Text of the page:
0

For the activity of being aware is one of those, like chess in this respect, where understanding their point is itself part of their point.

It's seem like the phrase "in this respect" always refers to something that mentioned before, but I am here to ask that if there any possible for the phrase "in this respect" refers to something mentioned after the phrase, which in my example is "where understanding their point is itself part of their point".

And I have two more question about this sentence. It's obvious that the relative pronoun "where" isn't refers to any exact places, I am wondering that if it is a grammatically error. If it isn't, then how should I understand the use of the word "where" in this sentence?

This is the paragraph where the sentence came from(in case anyone need some context):

Thus we can’t just say: whoever is aware must know the basic conditions of failure, in the sense of having already accepted some formulation of them. But we can say that we must be able to recognize these as conditions of failure. For the activity of being aware is one of those, like chess in this respect, where understanding their point is itself part of their point. That is, if I couldn’t recognize that, when all broke down into confusion, awareness had failed, then you couldn’t think of me as aware in the first place. We aren’t aware at all unless we can recognize this difference.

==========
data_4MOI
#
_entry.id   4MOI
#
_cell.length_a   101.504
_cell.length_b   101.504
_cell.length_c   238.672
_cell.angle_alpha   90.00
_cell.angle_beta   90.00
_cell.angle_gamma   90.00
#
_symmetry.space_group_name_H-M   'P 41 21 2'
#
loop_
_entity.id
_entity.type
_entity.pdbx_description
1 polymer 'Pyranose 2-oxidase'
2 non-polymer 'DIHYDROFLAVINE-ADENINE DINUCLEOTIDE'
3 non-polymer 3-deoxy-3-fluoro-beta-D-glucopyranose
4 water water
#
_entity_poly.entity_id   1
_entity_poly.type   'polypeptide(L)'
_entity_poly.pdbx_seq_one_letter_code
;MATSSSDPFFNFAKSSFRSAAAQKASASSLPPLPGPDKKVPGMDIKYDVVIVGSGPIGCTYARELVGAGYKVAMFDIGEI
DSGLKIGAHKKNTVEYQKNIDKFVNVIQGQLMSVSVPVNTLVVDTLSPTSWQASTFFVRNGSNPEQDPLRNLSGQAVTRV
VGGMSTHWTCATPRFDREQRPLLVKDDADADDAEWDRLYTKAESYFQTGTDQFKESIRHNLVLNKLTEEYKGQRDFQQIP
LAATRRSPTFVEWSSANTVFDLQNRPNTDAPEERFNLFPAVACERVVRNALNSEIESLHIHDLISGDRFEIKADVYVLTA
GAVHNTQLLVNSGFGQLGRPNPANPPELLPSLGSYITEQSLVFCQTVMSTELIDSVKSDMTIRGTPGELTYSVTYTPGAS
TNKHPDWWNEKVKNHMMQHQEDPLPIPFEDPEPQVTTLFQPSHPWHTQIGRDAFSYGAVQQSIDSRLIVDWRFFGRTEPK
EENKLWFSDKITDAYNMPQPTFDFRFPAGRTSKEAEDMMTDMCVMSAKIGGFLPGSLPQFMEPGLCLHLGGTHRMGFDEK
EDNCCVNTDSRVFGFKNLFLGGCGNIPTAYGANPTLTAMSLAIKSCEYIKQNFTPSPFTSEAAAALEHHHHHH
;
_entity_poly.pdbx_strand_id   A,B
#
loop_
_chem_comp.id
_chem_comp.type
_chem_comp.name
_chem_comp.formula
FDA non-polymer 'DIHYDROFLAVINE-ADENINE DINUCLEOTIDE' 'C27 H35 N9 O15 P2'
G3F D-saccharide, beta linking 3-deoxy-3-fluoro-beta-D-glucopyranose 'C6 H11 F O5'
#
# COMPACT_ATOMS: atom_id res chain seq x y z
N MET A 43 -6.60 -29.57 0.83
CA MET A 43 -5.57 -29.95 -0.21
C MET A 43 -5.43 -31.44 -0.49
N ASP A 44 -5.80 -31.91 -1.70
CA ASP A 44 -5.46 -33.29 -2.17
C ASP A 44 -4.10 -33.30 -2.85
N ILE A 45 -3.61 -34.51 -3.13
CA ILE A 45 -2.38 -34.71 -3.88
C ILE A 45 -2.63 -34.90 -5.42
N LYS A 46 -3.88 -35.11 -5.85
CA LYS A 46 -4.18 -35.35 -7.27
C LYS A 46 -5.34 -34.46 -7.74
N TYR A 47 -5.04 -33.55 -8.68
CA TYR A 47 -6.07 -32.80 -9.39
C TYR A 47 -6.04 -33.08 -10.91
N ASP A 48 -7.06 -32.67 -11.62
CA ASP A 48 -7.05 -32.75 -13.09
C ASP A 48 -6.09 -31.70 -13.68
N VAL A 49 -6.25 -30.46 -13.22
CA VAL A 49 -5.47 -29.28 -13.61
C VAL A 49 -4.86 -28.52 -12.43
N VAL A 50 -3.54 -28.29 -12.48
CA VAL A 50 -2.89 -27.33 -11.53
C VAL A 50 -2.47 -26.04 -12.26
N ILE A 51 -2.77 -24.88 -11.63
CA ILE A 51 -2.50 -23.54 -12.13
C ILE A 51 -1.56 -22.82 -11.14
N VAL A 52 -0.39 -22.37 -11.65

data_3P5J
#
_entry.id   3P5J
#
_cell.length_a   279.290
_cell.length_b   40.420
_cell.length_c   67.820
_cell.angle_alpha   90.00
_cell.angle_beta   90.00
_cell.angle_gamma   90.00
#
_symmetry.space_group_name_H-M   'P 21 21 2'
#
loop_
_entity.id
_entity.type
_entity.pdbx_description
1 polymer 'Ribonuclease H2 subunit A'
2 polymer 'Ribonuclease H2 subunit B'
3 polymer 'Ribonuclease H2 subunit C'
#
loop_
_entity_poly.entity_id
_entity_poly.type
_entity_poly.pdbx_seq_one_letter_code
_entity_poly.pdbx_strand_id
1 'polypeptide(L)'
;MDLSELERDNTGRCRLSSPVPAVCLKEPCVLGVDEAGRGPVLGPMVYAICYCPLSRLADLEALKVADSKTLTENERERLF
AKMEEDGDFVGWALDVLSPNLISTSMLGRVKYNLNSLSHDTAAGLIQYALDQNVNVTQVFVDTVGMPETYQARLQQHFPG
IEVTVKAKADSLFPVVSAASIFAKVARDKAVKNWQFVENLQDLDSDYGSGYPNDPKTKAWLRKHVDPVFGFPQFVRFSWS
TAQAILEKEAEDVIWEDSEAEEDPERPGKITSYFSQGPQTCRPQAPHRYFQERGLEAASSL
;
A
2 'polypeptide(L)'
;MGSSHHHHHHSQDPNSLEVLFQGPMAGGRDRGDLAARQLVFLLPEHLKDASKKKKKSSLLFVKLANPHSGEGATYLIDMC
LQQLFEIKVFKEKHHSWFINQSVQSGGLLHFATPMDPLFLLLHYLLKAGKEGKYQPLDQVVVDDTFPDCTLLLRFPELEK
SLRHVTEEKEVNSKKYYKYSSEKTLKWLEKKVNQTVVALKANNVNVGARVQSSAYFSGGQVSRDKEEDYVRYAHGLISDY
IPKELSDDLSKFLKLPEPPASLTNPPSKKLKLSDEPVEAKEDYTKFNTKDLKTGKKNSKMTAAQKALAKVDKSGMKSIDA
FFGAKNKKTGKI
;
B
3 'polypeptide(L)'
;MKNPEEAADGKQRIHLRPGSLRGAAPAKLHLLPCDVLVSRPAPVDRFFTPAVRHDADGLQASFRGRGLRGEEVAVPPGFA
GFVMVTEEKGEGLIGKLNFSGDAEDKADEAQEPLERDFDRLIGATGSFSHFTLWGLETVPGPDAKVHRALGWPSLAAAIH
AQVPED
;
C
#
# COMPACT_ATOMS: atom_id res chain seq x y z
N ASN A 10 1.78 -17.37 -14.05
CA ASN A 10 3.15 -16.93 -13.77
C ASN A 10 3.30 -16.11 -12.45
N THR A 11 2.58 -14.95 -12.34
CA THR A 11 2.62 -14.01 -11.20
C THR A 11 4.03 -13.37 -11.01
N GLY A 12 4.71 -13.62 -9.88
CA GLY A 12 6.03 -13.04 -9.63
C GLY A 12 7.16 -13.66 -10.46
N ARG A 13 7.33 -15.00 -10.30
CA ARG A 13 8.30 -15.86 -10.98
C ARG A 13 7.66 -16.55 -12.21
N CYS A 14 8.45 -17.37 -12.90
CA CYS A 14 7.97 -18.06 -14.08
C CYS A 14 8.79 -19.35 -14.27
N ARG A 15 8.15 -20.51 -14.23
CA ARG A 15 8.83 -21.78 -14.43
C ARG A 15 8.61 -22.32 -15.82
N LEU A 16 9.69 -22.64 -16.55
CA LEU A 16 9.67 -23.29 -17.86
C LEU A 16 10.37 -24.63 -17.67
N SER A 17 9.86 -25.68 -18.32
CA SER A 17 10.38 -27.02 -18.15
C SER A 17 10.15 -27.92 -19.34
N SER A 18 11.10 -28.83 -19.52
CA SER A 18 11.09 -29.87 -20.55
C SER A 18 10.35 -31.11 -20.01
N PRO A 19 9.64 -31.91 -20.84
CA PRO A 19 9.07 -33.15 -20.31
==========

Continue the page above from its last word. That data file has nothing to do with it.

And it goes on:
3
  • 1
    Is this paragraph actually written by an English speaker? It's incomprehensible. Aug 13, 2022 at 9:07
  • 1
    @DanielRoseman no, it's written by a social scientist ;-)
    – JavaLatte
    Aug 13, 2022 at 10:10
  • The paragraph came from a book named Philosophical Arguments written by Charles Taylor. 😂 Aug 13, 2022 at 10:45

1 Answer 1

0

I think you are trying to over think this. "In this respect" is referring to the entire sentence which is talking about "the activity ... where [something happens]". The author mentions chess as a comparison/analogy. If you remove the part about chess within the commas, the sentence still makes sense.

One could reword this by simply using "like in chess". The use of "in this respect" could be said to be superfluous here, since it is obvious from the context.

As to the second part of your question, the pronoun "where" doesn't always refer to a literal physical place, it can also be synonymous with "in which", depending on context. If you check any good dictionary, you will see the word has multiple definitions. In the OED, the word "where" has at least 28 definitions!

2
  • Thanks for explaining it. So I can say that if I understand in the way as you do, the chess is just simply an example of "one of those"? Aug 13, 2022 at 10:56
  • @caolizhibai - yes absolutely, it is one of those activities.
    – Billy Kerr
    Aug 13, 2022 at 15:41

You must log in to answer this question.

Not the answer you're looking for? Browse other questions tagged .